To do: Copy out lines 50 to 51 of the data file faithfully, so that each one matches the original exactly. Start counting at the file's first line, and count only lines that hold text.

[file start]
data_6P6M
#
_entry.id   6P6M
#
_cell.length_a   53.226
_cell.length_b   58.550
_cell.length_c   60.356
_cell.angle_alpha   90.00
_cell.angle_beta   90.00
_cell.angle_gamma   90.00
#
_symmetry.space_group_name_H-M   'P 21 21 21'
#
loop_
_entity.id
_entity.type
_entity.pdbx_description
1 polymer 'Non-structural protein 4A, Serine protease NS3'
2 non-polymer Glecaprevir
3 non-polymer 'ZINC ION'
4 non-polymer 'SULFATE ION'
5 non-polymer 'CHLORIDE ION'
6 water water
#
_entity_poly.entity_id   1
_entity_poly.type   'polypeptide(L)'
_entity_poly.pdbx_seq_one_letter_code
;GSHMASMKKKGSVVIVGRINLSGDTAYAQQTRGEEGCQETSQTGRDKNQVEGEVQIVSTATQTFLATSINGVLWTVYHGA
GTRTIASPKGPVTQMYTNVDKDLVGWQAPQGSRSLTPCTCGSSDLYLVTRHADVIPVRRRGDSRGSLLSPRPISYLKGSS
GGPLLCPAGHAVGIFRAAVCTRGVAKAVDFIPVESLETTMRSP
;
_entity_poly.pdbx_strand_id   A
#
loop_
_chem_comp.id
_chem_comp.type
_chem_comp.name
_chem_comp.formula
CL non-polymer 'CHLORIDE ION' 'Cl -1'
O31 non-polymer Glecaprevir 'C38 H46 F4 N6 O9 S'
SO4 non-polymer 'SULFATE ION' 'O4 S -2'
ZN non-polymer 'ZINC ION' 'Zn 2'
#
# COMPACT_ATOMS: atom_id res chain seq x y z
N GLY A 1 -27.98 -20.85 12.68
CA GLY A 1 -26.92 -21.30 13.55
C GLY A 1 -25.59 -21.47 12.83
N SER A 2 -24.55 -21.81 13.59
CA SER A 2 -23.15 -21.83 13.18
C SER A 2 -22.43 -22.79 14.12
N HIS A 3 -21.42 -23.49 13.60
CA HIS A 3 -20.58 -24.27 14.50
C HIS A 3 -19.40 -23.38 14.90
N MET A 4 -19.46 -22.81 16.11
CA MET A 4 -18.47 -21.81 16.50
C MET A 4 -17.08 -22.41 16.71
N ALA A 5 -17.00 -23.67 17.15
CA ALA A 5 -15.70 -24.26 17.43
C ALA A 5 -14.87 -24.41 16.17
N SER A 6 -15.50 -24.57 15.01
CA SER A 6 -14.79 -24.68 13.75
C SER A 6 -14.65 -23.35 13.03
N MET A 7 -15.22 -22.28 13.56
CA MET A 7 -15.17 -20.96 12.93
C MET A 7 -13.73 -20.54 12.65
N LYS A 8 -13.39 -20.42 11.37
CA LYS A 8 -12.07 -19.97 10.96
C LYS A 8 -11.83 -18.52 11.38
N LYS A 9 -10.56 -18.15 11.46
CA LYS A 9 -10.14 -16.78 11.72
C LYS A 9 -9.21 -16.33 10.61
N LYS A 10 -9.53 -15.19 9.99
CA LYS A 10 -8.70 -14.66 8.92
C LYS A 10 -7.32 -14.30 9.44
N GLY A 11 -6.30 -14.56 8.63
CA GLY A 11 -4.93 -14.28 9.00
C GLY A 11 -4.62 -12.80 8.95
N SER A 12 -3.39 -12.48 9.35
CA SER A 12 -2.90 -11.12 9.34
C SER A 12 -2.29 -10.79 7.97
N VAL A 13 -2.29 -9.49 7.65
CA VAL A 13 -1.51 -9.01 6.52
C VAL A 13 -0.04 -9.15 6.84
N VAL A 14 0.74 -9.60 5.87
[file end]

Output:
C SER A 2 -22.43 -22.79 14.12
N HIS A 3 -21.42 -23.49 13.60